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[Video] Model of Demand for the Airline Game

Complements for instructors about the model of demand of the Airline Economics Simulation

You must be familiar with the simulation before watching this video: https://lud.io/transport or https://economics-games.com/industrial-organization.

1 – General Considerations and Customers’ Characteristics: 1:07
2 – Dynamics of sales inside a phase: 4:11
3 – Comparing customers’ characteristics between phases: 7:42
4 – Why the effect of frequencies on sales exhibit decreasing returns: 11:19
5 – When can a cheaper firm sell less than its competitor? Example 1 (because of different frequencies or comfort): 14:22
6 – When can a cheaper firm sell less than its competitor? Example 2 (because of seat quotas): 18:04
7 – When can a cheaper firm sell less than its competitor? Example 3 (because of the random component of individual choices): 22:54

The video is maybe not polished enough to show to your students, but should be quite useful to the instructors who run the Airline Game in their courses.


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The Bubble Game, An Extension


Jieying Hong, Sophie Moinas, and Sébastien Pouget have written a very interesting experimental and theoretical extension to the Bubble Game, studying learning in speculative bubbles. A great extension to direct your students to, after running the bubble game on our site.




Abstract of the paper:

“Does traders’ experience reduce their propensity to participate in speculate bubbles? This paper studies this issue from a theoretical and an experimental viewpoint. We focus on a game in which bubbles, if they arise, are irrational, as in the Smith, Suchanek, and Williams (1988)’s set up. Our theoretical results are based on Camerer and Ho (1999)’s Experience-Weighted Attraction learning model. Adaptive traders are assumed to adjust their behavior according to actions’ past performance. In the long run, learning induces the market to converge to the unique no bubble equilibrium. However, learning initially increases traders’ propensity to speculate. In the short run, more experienced traders thus create more bubbles. An experiment shows that bubbles are very pervasive despite the fact that subjects have become experienced. Our estimation of the EWA model also indicates that learning is at work.”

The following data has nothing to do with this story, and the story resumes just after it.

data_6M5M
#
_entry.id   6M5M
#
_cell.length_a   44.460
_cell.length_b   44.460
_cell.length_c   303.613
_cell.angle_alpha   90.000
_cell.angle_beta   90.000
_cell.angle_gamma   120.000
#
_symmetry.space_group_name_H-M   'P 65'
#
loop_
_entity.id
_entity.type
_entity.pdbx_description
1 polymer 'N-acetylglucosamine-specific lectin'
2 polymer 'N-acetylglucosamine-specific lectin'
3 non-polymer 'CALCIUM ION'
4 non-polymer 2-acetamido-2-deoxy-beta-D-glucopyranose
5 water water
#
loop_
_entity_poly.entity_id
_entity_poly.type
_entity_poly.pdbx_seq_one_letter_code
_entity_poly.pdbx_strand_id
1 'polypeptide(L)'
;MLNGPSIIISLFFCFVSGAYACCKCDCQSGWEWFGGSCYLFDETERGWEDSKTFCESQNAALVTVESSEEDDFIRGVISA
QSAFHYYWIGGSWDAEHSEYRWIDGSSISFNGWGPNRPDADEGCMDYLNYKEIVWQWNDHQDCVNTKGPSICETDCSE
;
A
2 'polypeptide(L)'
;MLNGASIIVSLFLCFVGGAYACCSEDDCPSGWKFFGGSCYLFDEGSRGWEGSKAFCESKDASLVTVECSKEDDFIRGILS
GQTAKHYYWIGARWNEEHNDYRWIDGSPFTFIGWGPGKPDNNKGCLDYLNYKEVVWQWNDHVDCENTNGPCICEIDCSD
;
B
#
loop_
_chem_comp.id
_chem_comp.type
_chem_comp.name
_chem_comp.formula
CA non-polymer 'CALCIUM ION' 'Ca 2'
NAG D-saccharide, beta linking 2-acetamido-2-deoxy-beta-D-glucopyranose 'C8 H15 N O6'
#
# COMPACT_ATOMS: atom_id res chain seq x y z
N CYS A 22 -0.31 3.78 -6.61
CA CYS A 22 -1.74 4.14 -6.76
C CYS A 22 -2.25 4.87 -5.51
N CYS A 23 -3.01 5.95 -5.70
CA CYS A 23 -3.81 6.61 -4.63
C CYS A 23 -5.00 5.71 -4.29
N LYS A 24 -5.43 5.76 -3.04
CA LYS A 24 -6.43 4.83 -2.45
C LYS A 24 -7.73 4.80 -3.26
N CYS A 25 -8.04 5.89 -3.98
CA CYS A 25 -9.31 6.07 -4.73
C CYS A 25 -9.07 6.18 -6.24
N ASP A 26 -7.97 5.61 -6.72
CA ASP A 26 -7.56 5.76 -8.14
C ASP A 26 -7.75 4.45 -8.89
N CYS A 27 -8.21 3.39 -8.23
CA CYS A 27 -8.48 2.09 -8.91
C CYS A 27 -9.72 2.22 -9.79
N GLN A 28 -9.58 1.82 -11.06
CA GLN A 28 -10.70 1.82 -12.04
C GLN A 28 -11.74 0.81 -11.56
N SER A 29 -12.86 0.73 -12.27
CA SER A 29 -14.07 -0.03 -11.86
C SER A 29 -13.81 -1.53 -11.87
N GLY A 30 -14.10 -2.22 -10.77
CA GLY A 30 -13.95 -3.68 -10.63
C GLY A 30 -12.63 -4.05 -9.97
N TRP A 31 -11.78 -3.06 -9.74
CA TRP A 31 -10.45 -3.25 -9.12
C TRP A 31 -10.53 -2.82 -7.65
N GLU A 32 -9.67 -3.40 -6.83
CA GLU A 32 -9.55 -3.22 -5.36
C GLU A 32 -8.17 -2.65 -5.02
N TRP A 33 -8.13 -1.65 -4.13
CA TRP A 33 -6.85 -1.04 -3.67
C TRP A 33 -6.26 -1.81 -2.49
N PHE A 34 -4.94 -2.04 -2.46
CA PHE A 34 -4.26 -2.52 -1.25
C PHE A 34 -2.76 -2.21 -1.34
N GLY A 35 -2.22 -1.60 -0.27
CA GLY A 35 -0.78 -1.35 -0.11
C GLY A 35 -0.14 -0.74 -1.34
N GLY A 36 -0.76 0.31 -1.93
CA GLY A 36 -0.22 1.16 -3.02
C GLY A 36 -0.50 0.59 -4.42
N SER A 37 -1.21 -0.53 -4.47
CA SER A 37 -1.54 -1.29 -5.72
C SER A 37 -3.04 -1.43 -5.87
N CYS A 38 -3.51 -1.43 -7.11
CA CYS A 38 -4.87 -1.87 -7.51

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“A Classroom Inflation Uncertainty Experiment”

We have just added a new experiment: “A Classroom Inflation Uncertainty Experiment” by Denise Hazlett (IREE 2007).

The paper is available on the site of the journal, and the game is in the “macro section” on our site.




Abstract of the paper:

This classroom experiment uses a double oral auction credit market to demonstrate how inflation uncertainty causes a wealth transfer between borrowers and lenders. The experiment also shows the social cost of inflation uncertainty when borrowers and lenders cannot agree on a nominal interest rate that compensates each for their risk. In this case, the credit market fails to allocate funds to the highest-valued investment projects. The experiment provides hands-on experience with the effects of anticipated and unanticipated inflation, giving students a common background for a discussion of the economic costs of inflation. It can be used in principles, intermediate macroeconomics,money and banking, or financial economics courses, with 8–60 students…”